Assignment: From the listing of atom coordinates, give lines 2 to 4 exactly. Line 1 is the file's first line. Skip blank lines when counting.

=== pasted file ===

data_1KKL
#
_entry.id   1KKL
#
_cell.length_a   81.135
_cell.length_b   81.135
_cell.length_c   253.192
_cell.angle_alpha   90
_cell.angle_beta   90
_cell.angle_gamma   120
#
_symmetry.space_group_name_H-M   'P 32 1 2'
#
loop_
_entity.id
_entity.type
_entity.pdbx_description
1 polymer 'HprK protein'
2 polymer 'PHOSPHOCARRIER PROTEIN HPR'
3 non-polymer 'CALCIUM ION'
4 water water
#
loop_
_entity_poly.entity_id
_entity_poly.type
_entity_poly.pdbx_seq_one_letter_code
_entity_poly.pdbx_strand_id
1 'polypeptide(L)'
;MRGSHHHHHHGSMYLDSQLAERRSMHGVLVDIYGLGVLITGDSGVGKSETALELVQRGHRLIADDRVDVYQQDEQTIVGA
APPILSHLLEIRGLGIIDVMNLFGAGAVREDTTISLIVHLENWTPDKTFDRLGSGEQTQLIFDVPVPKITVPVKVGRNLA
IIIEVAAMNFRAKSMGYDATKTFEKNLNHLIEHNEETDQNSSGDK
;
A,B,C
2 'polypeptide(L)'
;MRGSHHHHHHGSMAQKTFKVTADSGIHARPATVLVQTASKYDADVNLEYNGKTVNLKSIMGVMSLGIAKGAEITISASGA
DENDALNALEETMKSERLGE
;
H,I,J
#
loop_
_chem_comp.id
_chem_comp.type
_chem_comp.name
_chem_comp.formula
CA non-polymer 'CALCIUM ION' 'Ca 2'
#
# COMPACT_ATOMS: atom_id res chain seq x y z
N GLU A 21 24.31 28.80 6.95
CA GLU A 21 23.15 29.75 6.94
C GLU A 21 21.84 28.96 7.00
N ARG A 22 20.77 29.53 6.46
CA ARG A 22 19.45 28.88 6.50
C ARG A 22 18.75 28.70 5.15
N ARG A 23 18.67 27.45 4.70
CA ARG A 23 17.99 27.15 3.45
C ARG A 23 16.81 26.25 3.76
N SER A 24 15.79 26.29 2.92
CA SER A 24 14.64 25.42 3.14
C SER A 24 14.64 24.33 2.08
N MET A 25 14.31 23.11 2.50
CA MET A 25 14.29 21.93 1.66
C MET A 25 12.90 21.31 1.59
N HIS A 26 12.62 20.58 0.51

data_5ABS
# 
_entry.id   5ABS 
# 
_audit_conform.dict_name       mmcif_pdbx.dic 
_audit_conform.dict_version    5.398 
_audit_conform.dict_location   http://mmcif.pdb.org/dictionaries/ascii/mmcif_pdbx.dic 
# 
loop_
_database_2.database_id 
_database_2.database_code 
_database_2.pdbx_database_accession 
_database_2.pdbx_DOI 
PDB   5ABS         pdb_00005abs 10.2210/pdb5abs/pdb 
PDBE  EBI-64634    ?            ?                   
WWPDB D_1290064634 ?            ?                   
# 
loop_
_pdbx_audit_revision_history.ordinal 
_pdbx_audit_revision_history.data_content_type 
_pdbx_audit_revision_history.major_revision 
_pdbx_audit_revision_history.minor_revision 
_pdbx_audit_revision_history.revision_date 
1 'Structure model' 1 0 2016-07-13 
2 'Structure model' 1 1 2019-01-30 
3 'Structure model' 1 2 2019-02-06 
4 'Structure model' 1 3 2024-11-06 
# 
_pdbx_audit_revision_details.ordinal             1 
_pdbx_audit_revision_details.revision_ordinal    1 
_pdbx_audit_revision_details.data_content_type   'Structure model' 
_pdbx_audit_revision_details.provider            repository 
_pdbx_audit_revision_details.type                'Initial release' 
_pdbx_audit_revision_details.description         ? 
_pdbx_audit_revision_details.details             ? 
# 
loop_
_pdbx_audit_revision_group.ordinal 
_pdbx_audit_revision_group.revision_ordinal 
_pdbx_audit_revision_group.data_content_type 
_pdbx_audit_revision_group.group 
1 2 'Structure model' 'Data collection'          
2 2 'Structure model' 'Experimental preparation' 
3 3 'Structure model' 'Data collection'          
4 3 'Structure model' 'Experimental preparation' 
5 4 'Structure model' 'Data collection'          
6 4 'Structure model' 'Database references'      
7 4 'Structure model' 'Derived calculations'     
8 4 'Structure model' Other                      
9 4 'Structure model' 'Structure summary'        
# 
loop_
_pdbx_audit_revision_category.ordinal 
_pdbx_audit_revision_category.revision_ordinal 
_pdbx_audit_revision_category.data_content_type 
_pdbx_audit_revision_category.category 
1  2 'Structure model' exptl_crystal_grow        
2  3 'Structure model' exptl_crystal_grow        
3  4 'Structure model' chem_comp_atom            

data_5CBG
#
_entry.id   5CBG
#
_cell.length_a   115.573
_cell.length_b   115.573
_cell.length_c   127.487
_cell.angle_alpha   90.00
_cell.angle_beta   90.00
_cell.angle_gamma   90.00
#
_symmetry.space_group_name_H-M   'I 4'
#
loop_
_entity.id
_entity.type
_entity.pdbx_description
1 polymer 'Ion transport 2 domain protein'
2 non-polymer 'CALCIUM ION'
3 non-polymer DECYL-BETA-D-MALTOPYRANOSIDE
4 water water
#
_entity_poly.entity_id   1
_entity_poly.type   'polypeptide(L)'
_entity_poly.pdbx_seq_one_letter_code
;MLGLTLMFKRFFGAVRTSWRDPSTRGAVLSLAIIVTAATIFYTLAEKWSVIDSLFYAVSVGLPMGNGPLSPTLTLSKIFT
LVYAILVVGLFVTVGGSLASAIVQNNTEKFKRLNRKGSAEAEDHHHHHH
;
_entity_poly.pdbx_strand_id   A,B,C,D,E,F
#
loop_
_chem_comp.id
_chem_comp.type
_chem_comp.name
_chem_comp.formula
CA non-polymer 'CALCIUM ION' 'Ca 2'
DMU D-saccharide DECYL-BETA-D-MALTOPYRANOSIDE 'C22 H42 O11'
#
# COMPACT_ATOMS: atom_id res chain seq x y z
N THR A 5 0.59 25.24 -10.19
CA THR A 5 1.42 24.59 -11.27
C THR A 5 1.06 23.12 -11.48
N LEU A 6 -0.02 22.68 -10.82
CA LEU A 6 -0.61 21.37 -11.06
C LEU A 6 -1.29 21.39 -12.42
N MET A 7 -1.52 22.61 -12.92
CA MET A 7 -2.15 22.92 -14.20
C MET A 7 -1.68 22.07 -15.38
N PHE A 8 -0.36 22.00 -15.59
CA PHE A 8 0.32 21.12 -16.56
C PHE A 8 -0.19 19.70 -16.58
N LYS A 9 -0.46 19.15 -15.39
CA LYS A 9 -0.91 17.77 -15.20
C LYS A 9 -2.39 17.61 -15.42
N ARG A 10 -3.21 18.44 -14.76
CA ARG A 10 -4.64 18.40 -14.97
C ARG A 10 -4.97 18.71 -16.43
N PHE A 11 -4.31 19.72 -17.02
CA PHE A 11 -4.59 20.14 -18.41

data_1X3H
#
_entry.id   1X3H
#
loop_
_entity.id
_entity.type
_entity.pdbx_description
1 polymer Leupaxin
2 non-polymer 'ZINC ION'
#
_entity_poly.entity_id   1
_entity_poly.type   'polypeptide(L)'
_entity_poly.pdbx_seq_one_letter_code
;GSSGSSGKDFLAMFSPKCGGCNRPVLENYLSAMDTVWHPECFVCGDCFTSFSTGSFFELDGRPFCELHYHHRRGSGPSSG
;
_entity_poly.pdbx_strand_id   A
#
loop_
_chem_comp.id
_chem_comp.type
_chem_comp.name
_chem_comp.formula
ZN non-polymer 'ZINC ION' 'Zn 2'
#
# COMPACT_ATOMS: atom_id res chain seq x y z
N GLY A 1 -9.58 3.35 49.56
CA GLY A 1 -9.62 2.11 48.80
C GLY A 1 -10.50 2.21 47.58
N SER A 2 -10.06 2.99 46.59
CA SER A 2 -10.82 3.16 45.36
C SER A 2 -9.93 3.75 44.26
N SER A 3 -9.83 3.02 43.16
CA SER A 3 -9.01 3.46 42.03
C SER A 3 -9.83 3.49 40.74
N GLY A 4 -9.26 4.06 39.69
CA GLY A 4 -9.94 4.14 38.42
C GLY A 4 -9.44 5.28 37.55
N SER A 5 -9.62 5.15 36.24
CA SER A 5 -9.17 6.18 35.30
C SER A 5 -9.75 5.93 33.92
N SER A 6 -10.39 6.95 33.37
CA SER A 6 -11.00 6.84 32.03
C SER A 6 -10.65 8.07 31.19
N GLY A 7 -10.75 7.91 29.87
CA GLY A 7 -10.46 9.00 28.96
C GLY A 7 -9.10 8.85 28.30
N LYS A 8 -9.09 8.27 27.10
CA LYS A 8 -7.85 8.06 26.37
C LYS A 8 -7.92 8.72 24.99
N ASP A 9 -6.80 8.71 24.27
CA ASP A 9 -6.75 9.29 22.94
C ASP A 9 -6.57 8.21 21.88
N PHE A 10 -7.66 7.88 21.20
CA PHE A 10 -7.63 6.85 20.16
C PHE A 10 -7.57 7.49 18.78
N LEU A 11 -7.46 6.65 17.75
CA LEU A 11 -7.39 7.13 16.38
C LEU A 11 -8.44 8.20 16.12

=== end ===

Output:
#
_entry.id   1KKL
#